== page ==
At "Par e Pašo", a powerful duo creates timeless memories

05 / 06 / 2019
For more information, visit Casa da Calçada website.
Photography: Courtesy of Casa da Calçada, Mauro Holanda and Inês Graça
 
“Many hours of great conversation, recipes, traditions and stories” were the main ingredients of this unforgettable gastronomic journey. The second edition of “Par e Paço” in the kitchen of the acclaimed restaurant Largo do Paço, with its one Michelin star, once again brought together two great culinary talents, contributing to the “promotion of quality gastronomy”. This time, added to the extreme perfectionism of the restaurant’s chef, Tiago Bonito, was the flawless talent of the Brazilian chef Jefferson Rueda, who is responsible for the renowned restaurant A Casa do Porco, considered to be the 7th best in Latin America. Sushi of pork jowl, tartare of matured pork with caviar, pork backbone rice with local seafood and pancetta with guava paste delighted all those present, which, together with the Symington wines, provided some of the highpoints of this degustation event. Through a sequence of eight dishes, the powerful duo set about “demystifying untruths and prejudices” about this protein, and instead, championed its versatility. The dinner began on the terrace of Hotel Casa da Calçada Relais & Chateaux, with a stunning view over the River Tâmega,and with its sophisticated decoration and impeccable service, provided a foretaste of successful future editions. We talked with the Brazilian chef to find out more about this gastronomic experience.

Not only during this dinner, but also in your restaurant A Casa do Porco, you exploit the infinite potential of pork. What can we expect from the fusion of these two great culinary talents?
There were many hours of great conversation, recipes, traditions and stories that will be expressed in this degustation menu. I believe that pork is, probably, the most democratic animal in the world, and can be used from snout to tail. It was a passion that I discovered bit by bit; it started when I was 15 years old and it grew until I studied gastronomy at university, where I even worked as a butcher.
 
 
What is the concept behind your cuisine?
This is cuisine based on a single product: pork. Nowadays, I work with all the stages of this food chain, accompanying the rural producer and the revival of ancient breeds and I also work on demystifying the myths and untruths about this animal. My cooking is democratic and accessible to all people; the question of money shouldn’t be a problem.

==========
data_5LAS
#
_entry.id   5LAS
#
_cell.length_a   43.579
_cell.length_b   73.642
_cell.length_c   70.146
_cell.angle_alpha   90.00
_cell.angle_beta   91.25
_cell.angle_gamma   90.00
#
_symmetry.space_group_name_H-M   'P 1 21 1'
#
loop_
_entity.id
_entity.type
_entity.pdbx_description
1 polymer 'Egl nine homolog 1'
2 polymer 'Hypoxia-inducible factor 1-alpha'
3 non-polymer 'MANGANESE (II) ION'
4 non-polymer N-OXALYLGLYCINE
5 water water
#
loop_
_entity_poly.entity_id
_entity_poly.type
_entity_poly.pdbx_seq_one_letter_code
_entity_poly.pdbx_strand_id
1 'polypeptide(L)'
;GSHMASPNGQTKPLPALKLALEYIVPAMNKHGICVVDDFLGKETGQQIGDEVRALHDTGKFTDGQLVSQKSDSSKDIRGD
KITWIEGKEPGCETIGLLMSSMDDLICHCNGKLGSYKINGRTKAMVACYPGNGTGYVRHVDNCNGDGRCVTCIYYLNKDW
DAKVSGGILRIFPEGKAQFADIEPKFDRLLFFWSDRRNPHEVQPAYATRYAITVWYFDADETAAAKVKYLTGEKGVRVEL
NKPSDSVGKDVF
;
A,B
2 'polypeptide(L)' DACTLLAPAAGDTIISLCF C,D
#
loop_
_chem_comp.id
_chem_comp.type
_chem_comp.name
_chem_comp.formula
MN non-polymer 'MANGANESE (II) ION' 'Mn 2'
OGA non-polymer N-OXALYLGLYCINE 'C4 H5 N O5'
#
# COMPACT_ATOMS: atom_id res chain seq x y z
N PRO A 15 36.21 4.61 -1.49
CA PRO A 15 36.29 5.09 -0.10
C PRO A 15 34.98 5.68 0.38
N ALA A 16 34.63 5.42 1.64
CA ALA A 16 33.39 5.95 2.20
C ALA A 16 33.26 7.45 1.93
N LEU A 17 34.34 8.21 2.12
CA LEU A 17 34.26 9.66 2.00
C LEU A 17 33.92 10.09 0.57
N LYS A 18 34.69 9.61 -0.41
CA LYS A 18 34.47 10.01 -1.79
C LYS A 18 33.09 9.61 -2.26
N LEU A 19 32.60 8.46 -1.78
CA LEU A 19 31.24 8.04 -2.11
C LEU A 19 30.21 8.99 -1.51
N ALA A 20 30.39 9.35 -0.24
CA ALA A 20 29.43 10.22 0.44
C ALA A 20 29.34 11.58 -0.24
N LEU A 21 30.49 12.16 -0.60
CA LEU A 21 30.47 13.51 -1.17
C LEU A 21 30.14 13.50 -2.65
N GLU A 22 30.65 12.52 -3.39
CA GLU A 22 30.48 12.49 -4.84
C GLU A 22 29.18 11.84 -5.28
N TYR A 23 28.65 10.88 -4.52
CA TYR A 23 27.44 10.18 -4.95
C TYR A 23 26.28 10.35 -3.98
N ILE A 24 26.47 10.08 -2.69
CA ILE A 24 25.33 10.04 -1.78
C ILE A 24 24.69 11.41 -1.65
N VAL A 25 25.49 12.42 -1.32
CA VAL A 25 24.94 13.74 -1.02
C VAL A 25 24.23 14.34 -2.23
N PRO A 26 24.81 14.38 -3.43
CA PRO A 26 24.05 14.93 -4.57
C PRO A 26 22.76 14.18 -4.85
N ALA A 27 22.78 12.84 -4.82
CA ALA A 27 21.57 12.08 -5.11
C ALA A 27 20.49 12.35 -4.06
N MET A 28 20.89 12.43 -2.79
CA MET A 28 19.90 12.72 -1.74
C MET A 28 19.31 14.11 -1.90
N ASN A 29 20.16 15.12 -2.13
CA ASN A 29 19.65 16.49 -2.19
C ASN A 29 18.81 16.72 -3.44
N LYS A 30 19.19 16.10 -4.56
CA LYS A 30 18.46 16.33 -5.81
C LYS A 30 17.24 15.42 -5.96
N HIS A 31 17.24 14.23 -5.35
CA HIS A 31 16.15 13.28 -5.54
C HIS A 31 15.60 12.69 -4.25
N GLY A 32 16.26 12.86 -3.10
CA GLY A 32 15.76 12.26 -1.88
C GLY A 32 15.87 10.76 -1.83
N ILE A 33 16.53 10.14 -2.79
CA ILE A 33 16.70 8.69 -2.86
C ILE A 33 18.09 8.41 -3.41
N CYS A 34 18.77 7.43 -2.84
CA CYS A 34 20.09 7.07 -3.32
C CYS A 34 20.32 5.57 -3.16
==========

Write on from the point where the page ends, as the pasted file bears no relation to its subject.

How do you transform a traditional ingredient, that is mistrusted by some, into such a versatile culinary star?
I was born in São José do Rio Pardo, in the São Paulo hinterland, where all the traditions – from the slaughtering, preparation and feeding – were a part of my everyday life. My main objective has always been to share the knowledge that I have acquired over my career, whether at the heart of the production chain or with the final client.

Is Portuguese food an inspiration for you?
Without a doubt. One of the inspirations is ‘cabidela’ which is eaten from north to the south of Brazil. I’m mad about it!

How do you promote creativity in your work?
By observing the daily eating habits of people. Sharing information and transmitting knowledge, always following my intuition.
 
 
A chef has to be… humble. A chef needs to realise that we are in a restaurant to serve and not to be served. While people are inside our restaurant, we are responsible for their happiness.

What are the combinations that you have tried out that are the most surprising and possibly the tastiest?
Many of these combinations are available in the restaurant A Casa do Porco and are transported to this dinner: they include sushi of pork jowl with black tucupi, pancetta crackling with spicy guava paste or pork tartare with caviar.

What gives you the most pleasure in your profession?

To look at the clients when they have finished eating and to see them asking for some bread to mop up the sauce left on the plate. When that happens, there is no need to say the dish was good!

At a time when vegetarianism and veganism are getting more attention, has this focus on meat become a challenge?
I don’t see this as a problem, so much so that I have a vegetarian menu for whoever doesn’t eat pork. I think the main challenge is to overcome all the myths, untruths, prejudices and religious issues around this type of meat.

When you’re not cooking, where can we find you?
Out running or with my family and friends.